Steve Ballmer on the Future of Microsoft and the Company's New Search Engine Bing

Microsoft CEO Steve Ballmer is cautiously optimistic that his company's new search engine -- Microsoft is calling it a "decision engine" -- can challenge Google at its own best game.

"We've been in this market for about four years," Ballmer told ABC News in an interview. "And this is the first time I can say we have a clearly different point of view on how to do a search."

Ballmer spoke to "World News" anchor Charles Gibson via Webcam about the new offering named "Bing," which goes live worldwide on Wednesday, June 3.

VIDEO: Charles Gibson Play

So what's different, other than the catchy name that brings to mind the sound of a kitchen timer -- Bing! -- a bicycle bell -- Bing! Bing! -- or buying a vowel on the "Wheel of Fortune" -- Bing, Bing, Bing!

Ballmer said that Bing is not just about finding relevant Web pages.

"It's that and it is more," Ballmer said. "We'll try to get you the best answer. We'll try to get you a preview of those pages so you're not clicking around and clicking back."

VIDEO: Charles GibsonPlay

For example, if you're shopping for a digital camera, Bing will list the cameras, with photos, for the searcher to make comparisons.

"I don't think people just want 10 choices," Ballmer said. "I think people really want the answer to their question. They want to find the thing they want to buy. They want to plan their trip."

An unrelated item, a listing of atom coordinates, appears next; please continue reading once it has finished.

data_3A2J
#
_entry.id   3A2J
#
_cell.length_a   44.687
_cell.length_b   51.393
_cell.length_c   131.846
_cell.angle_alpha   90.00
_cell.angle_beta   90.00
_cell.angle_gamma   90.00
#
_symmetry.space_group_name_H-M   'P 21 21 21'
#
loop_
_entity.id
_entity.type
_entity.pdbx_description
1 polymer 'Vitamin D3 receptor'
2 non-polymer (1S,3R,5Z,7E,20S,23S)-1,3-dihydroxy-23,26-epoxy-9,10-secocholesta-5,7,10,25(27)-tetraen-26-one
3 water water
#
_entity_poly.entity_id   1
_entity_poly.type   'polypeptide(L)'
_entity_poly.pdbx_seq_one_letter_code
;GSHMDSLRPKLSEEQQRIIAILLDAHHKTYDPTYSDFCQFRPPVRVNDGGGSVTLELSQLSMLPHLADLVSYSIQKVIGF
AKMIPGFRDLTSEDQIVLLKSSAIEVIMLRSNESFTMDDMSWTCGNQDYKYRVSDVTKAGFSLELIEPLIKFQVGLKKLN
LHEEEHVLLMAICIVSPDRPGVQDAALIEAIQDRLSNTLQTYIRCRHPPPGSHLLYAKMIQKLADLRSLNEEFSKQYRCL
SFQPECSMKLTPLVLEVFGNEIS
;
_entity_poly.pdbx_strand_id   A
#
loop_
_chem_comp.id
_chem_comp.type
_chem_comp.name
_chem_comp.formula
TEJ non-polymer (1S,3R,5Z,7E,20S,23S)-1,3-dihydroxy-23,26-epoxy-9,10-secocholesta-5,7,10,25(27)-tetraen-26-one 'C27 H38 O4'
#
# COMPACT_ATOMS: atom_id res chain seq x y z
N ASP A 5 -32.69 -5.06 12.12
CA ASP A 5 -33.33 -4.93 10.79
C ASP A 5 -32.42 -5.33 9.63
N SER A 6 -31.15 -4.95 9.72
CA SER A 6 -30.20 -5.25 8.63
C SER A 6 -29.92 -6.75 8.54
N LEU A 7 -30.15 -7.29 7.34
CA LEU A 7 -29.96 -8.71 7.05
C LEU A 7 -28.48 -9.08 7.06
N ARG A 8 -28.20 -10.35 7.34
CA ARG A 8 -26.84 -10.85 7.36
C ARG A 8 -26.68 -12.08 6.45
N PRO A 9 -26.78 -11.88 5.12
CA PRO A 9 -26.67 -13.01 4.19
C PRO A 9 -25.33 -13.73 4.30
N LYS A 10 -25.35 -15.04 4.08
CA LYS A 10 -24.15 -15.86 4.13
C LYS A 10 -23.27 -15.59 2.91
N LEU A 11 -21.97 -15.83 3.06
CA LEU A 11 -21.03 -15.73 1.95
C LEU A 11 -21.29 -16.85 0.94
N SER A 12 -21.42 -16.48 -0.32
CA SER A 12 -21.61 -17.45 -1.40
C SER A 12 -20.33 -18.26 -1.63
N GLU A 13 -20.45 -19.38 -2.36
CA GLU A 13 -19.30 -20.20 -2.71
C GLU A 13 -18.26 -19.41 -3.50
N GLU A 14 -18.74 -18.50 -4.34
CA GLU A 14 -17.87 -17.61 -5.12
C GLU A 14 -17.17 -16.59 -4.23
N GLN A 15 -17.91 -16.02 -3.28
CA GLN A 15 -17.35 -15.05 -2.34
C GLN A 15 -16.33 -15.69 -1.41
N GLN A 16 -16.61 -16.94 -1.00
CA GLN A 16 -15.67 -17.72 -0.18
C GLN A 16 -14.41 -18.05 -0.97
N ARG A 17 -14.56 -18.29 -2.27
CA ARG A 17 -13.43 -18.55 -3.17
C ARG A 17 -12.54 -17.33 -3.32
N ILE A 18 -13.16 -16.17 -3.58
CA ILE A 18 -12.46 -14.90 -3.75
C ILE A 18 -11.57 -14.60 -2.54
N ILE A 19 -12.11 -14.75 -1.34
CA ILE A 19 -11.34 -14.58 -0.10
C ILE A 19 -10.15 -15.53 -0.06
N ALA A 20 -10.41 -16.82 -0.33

So how does Bing point you to that answer in one shot? Microsoft's promotional video says that, instead of just spitting out results in order of popularity, Bing breaks them into logical categories and pulls out information buried in the site. It also highlights instant answers and shows you related searches on the side of the page.

VIDEO: Charles Gibson Play

"Wired" magazine recently got to test-drive Bing. The magazine's reviewers say it's a "clear improvement" over Microsoft's current search engine (did you even know Microsoft already had a search engine?), but "it doesn't quite go far enough to make us feel that it's time to dump Google."

Wired reports that Bing crawls listings at review services like CitySearch and and then summarizes the results. If you're looking for a restaurant, it displays a scorecard for each establishment and also rates things like food, service and wait time. And if you're planning a trip, Bing will take you directly to a full-service reservation system to book plane tickets or hotel rooms.

Bing! You Found It

"We use natural language intelligence to scan the Web," Ballmer explained. "And it will give you a sense about what the Web thinks about … how it rates a product."

Unfortunately, you can't try out Bing until its release next week. If you go to, you only see the promotional video and links to Bing's Facebook and Twitter sites. Bing already has more than 2,700 fans on Facebook and, judging by the comments, the name is certainly a hit but reminds some of a certain character from "Friends."

Coburn Hawk: I would love to try this out. Bing me, baby.
Chin Yu: Bata BING!
Fred Delmer: Bing it on!
Drilon Potera: Chandler Bing is gonna sue your ... search-box.

Bing will technically be global at its release, but it appears non-U.S. searches or "decisions" may leave something to be desired. Ballmer said Microsoft's first efforts have been to "optimize results for people in the United States."

Asked if Microsoft hopes to become the default search engine, like Google is now, with an 8-to-1 advantage in number of searches, Ballmer said, "It's a long journey. We're not going to go from 1-to-8 to 8-to-1in a short amount of time. This is a grind, it's innovation. It doesn't just flip overnight."

But does Microsoft think Bing can not only provide the answers to our questions, but actually be the answer to its own question about how to catch up with Google?

"I don't have all the answers," Ballmer said. "Google's a big company. They're not going to go away in any way, shape or form."

"But we hope a number of people are going to say, 'Bing, man. That's the way to go.'"